Clark Lake Loop

Rating: 
Round Trip Distance: 2.8 miles
Difficulty: Strenuous
MTB Skill level:
Elevation: 8693 - 9353 feet
Cellphone: 0-3 bars
Time: 1 hr. 30 mins.
Trailhead: Oowah Lake
Fee: none
Attractions: Forest hike/bike




The Clark Lake Loop trail is located in the La Sal Mountains near Moab, Utah. The loop is made by combining a section of the Clark Lake trail with the Clark Lake Loop trail and the Boren Mesa trail by beginning at Oowah Lake and climbing the Clark Lake trail on the north side of the gulch to Clark Lake. At the lake the loop begins following the Clark Lake Loop trail as it crosses the creek and returns toward Oowah Lake along the south side of the gulch. As the trail approaches Boren Mesa the Clark Lake Loop trail ends and the loop finishes up by following the Boren Mesa trail the rest of the way back to the campground. The Clark Lake trail itself continues on past Clark Lake extending all the way up to the Geyser Road.


To get to the Oowah Campground drive south out of Moab on Highway 191, measuring 7.8 miles from the intersection of Center and Main, and turn left onto the Old Airport Road. The turnoff is marked by a sign for the La Sal Mtn. Loop Road. Follow the loop road for 12.3 miles and turn right at the sign for the Oowah Campground. Follow the now graveled road for about 3 miles to the campground. The Clark Lake Loop trail begins on the east side of the lake near the information kiosk.


The trail starts out climbing immediately as it departs from the campground.


After a short distance the trail passes through a fence. The trees transition from the dark forest of conifers around the campground to a mix of aspens which allow more sunlight to reach the ground enabling a thicker undergrowth of brush and wildflowers to flourish.


The steeper parts of the trail have switchbacks to ease the climb. Several spots that get a little rocky but they soon transition back to dirt.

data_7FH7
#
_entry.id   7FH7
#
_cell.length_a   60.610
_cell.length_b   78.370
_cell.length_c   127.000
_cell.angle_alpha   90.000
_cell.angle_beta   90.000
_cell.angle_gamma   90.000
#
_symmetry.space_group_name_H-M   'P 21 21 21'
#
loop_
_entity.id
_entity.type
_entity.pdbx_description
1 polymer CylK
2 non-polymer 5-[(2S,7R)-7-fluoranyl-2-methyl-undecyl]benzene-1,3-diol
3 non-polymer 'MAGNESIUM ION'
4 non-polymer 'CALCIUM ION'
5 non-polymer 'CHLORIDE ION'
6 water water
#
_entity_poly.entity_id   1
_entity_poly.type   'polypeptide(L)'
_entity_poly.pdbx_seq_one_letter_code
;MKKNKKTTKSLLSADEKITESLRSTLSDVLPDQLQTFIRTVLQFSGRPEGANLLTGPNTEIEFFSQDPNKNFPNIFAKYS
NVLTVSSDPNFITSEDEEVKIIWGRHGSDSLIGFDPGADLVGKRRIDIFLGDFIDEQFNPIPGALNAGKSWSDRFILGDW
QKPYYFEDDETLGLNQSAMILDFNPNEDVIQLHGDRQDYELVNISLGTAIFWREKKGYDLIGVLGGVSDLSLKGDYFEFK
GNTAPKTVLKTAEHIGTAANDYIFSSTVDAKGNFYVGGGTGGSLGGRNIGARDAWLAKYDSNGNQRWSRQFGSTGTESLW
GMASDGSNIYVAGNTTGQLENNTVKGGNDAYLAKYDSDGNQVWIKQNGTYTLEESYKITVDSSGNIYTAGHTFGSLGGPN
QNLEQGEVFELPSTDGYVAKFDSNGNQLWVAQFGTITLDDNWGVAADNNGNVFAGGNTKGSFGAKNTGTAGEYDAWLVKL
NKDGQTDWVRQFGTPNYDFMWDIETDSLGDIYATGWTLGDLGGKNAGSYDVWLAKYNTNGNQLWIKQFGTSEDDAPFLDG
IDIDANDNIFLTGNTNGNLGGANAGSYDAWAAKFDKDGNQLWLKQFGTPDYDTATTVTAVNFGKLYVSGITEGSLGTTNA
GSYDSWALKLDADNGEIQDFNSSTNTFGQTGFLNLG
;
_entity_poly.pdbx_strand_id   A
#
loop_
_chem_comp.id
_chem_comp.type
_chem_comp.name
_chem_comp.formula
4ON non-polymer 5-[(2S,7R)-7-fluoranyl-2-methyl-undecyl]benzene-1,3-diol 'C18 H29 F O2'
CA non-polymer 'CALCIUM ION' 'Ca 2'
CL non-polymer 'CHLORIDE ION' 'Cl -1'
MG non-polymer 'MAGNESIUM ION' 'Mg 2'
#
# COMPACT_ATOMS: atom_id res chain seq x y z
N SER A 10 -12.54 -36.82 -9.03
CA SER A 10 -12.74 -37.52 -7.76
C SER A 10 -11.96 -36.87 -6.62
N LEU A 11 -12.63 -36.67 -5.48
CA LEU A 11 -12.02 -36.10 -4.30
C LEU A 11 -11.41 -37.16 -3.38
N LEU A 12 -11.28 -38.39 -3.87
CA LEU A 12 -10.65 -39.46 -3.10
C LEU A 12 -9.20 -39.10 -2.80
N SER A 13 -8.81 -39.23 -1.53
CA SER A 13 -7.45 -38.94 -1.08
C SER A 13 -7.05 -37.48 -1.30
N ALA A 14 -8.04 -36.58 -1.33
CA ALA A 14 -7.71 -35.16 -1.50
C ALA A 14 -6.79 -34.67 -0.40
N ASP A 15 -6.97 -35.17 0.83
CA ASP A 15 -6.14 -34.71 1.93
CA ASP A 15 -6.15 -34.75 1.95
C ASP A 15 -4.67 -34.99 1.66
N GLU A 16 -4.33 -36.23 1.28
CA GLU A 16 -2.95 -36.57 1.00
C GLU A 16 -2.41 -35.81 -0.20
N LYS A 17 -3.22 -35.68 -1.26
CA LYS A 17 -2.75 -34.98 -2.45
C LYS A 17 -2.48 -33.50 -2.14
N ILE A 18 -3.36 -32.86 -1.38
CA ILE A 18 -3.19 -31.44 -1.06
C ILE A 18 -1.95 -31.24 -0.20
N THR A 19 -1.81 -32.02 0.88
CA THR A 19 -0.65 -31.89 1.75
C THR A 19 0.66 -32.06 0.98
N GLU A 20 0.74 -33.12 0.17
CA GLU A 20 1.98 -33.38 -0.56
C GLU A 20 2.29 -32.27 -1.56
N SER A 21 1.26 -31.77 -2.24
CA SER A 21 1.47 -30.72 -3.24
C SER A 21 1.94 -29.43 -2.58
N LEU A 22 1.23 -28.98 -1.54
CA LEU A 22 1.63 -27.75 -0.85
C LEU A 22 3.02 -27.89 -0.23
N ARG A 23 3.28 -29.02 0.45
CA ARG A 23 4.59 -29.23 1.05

The trail levels off somewhat after a little more than a half mile of climbing and comes to a trail sign that says 'Horse Gate'. This branch of the trail takes a more gradual approach to the lake and reconnects with the other routes when it gets there.


After continuing on up the Clark Lake trail a little further you can look down and see where the horse gate branch passes through the fence and the Clark Lake Loop trail begins on the right.


For those that elect not to take the horse gate branch there is a loosely packed trail that drops steeply down to the lake and to the beginning of the Clark Lake Loop trail.


There wasn't anyone fishing at Clark Lake and there weren't any fish jumping while we were there so whether it gets stocked or not we can't say. The water looks deep enough that the lake probably doesn't winter kill so maybe it is hiding a lunker or two.


From the lake the route turns back in the other direction to the horse gate and the beginning of the Clark Lake Loop trail.


At the time that we were there near the beginning of July the area below the lake was flooded making the creek crossing much wider than it might otherwise be.


The Clark Lake Loop trail is much nicer than the trail on the other side of the gulch. There are only a few rocks and the elevation changes are more gradual. The forest is thicker though and obstructs the view of the surrounding mountains.


After more than a mile the Clark Lake Loop trail comes to an end and the route transitions to the Boren Mesa trail.


The Boren Mesa trail isn't too bad as it starts out but it soon gets much rockier as it begins dropping elevation to get down to Oowah Lake.


The descent is constant as it makes up for the lack of elevation change that the Clark Lake Loop section had.



Towards the end of the Boren Mesa section of the loop there are some good views of Oowah Lake in the valley below. Eventually the trail reaches the level of the lake where it crosses the dam and the main loop comes to an end. The Clark Lake Loop is a good option for those staying at the Oowah Campground that would like to get some exercise when the fish aren't biting. If you would like to see it for yourself then all you have to do is grab your bike or  'Take a hike'.